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Re: I've found a vulnerability in bash

From: Eric Blake
Subject: Re: I've found a vulnerability in bash
Date: Fri, 19 Nov 2021 13:40:16 -0600
User-agent: NeoMutt/20211029-26-f6989f

On Fri, Nov 19, 2021 at 03:56:21PM +0000, Kerin Millar wrote:
> On Fri, 19 Nov 2021 10:05:39 -0500
> Marshall Whittaker <marshallwhittaker@gmail.com> wrote:
> > Fair. I'm not saying anyone has to change it, but I will call out what I
> > think is a design flaw.  But this is going to turn into some philosophical
> > discussion as to whether it should have been done this way from the start.
> > That I don't know, and hold no responsibility for, as I'm not a bash dev,
> > I'm an exploit dev.  Maybe an asshole too.
> You appear to be missing the implication; it has nothing in particular to do 
> with bash. Consider the following Perl program. At no point is a shell 
> involved.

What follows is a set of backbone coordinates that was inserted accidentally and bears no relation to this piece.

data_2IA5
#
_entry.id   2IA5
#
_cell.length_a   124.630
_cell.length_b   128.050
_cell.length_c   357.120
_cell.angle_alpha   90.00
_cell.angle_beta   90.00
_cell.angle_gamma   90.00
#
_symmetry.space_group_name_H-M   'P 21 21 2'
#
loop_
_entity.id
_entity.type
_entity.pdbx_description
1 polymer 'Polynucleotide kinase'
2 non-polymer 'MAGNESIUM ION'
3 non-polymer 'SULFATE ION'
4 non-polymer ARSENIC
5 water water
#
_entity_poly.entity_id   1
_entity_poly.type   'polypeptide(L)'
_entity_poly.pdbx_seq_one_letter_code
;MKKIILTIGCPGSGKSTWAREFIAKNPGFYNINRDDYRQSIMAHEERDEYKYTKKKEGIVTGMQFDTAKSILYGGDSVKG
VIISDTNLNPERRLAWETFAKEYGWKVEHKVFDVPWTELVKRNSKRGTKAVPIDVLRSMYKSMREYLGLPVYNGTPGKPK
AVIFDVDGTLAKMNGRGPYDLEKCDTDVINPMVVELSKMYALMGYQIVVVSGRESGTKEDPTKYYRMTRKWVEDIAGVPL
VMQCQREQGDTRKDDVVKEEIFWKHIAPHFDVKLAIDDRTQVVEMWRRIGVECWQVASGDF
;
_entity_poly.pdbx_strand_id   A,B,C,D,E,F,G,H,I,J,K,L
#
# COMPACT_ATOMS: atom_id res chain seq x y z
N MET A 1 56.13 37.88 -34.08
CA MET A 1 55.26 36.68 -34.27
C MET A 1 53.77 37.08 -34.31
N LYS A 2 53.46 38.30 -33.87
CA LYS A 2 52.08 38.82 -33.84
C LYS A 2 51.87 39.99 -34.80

> @args = glob('*');
> system('rm', '-f', @args); # bad

I had to double-check you via 'strace -f -e execve ...', but you are
right, for this particular example.  But according to 'perldoc -f
system', there ARE instances where perl's system() involves a shell:

               Note that argument processing varies depending on the
            number of arguments. If there is more than one argument in LIST,
            or if LIST is an array with more than one value, starts the
            program given by the first element of the list with arguments
            given by the rest of the list. If there is only one scalar
            argument, the argument is checked for shell metacharacters, and
            if there are any, the entire argument is passed to the system's
            command shell for parsing (this is "/bin/sh -c" on Unix

although /bin/sh is not always bash.  But that brings up a bug in perl(1):

$ strace -f -e execve perl -e 'system("echo \$HOME")'
execve("/usr/bin/perl", ["perl", "-e", "system(\"echo \\$HOME\")"], 
0x7ffc3e642e58 /* 72 vars */) = 0
strace: Process 1248831 attached
[pid 1248831] execve("/bin/sh", ["sh", "-c", "echo $HOME"], 0x55d3099d69d0 /* 
72 vars */) = 0
[pid 1248831] +++ exited with 0 +++
--- SIGCHLD {si_signo=SIGCHLD, si_code=CLD_EXITED, si_pid=1248831, 
si_uid=14986, si_status=0, si_utime=0, si_stime=0} ---
+++ exited with 0 +++

According to POSIX, perl should REALLY be passing a "--" argument
between "-c" and the scalar string given by the user; see

Eric Blake, Principal Software Engineer
Red Hat, Inc.           +1-919-301-3266
Virtualization:  qemu.org | libvirt.org

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